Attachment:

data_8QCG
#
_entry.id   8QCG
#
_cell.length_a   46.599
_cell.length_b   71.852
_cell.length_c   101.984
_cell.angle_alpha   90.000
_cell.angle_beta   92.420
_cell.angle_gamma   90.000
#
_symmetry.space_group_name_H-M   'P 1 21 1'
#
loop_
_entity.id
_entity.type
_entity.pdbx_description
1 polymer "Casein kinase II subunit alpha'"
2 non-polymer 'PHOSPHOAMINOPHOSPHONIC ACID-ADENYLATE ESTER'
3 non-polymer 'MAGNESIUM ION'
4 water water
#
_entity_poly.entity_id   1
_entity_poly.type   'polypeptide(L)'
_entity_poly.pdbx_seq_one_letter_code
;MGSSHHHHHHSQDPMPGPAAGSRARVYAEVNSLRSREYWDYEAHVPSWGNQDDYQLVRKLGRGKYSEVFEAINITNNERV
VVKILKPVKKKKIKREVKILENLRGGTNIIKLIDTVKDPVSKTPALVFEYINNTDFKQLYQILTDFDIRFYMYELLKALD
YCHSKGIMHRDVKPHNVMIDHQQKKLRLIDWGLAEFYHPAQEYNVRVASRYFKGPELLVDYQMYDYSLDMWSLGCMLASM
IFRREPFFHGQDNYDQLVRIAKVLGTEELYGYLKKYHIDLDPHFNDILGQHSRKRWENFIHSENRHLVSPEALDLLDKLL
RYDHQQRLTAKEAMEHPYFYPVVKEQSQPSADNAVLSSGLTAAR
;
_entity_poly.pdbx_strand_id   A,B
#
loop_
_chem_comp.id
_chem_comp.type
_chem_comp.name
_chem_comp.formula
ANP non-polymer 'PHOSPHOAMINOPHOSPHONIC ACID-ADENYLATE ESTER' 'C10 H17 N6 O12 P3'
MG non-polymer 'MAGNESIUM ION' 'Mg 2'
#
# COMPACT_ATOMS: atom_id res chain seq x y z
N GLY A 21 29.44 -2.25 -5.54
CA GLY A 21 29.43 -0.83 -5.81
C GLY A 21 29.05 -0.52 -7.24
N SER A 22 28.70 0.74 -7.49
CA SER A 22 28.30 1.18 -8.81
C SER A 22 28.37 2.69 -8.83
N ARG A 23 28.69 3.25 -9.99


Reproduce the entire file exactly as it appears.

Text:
data_8QCG
#
_entry.id   8QCG
#
_cell.length_a   46.599
_cell.length_b   71.852
_cell.length_c   101.984
_cell.angle_alpha   90.000
_cell.angle_beta   92.420
_cell.angle_gamma   90.000
#
_symmetry.space_group_name_H-M   'P 1 21 1'
#
loop_
_entity.id
_entity.type
_entity.pdbx_description
1 polymer "Casein kinase II subunit alpha'"
2 non-polymer 'PHOSPHOAMINOPHOSPHONIC ACID-ADENYLATE ESTER'
3 non-polymer 'MAGNESIUM ION'
4 water water
#
_entity_poly.entity_id   1
_entity_poly.type   'polypeptide(L)'
_entity_poly.pdbx_seq_one_letter_code
;MGSSHHHHHHSQDPMPGPAAGSRARVYAEVNSLRSREYWDYEAHVPSWGNQDDYQLVRKLGRGKYSEVFEAINITNNERV
VVKILKPVKKKKIKREVKILENLRGGTNIIKLIDTVKDPVSKTPALVFEYINNTDFKQLYQILTDFDIRFYMYELLKALD
YCHSKGIMHRDVKPHNVMIDHQQKKLRLIDWGLAEFYHPAQEYNVRVASRYFKGPELLVDYQMYDYSLDMWSLGCMLASM
IFRREPFFHGQDNYDQLVRIAKVLGTEELYGYLKKYHIDLDPHFNDILGQHSRKRWENFIHSENRHLVSPEALDLLDKLL
RYDHQQRLTAKEAMEHPYFYPVVKEQSQPSADNAVLSSGLTAAR
;
_entity_poly.pdbx_strand_id   A,B
#
loop_
_chem_comp.id
_chem_comp.type
_chem_comp.name
_chem_comp.formula
ANP non-polymer 'PHOSPHOAMINOPHOSPHONIC ACID-ADENYLATE ESTER' 'C10 H17 N6 O12 P3'
MG non-polymer 'MAGNESIUM ION' 'Mg 2'
#
# COMPACT_ATOMS: atom_id res chain seq x y z
N GLY A 21 29.44 -2.25 -5.54
CA GLY A 21 29.43 -0.83 -5.81
C GLY A 21 29.05 -0.52 -7.24
N SER A 22 28.70 0.74 -7.49
CA SER A 22 28.30 1.18 -8.81
C SER A 22 28.37 2.69 -8.83
N ARG A 23 28.69 3.25 -9.99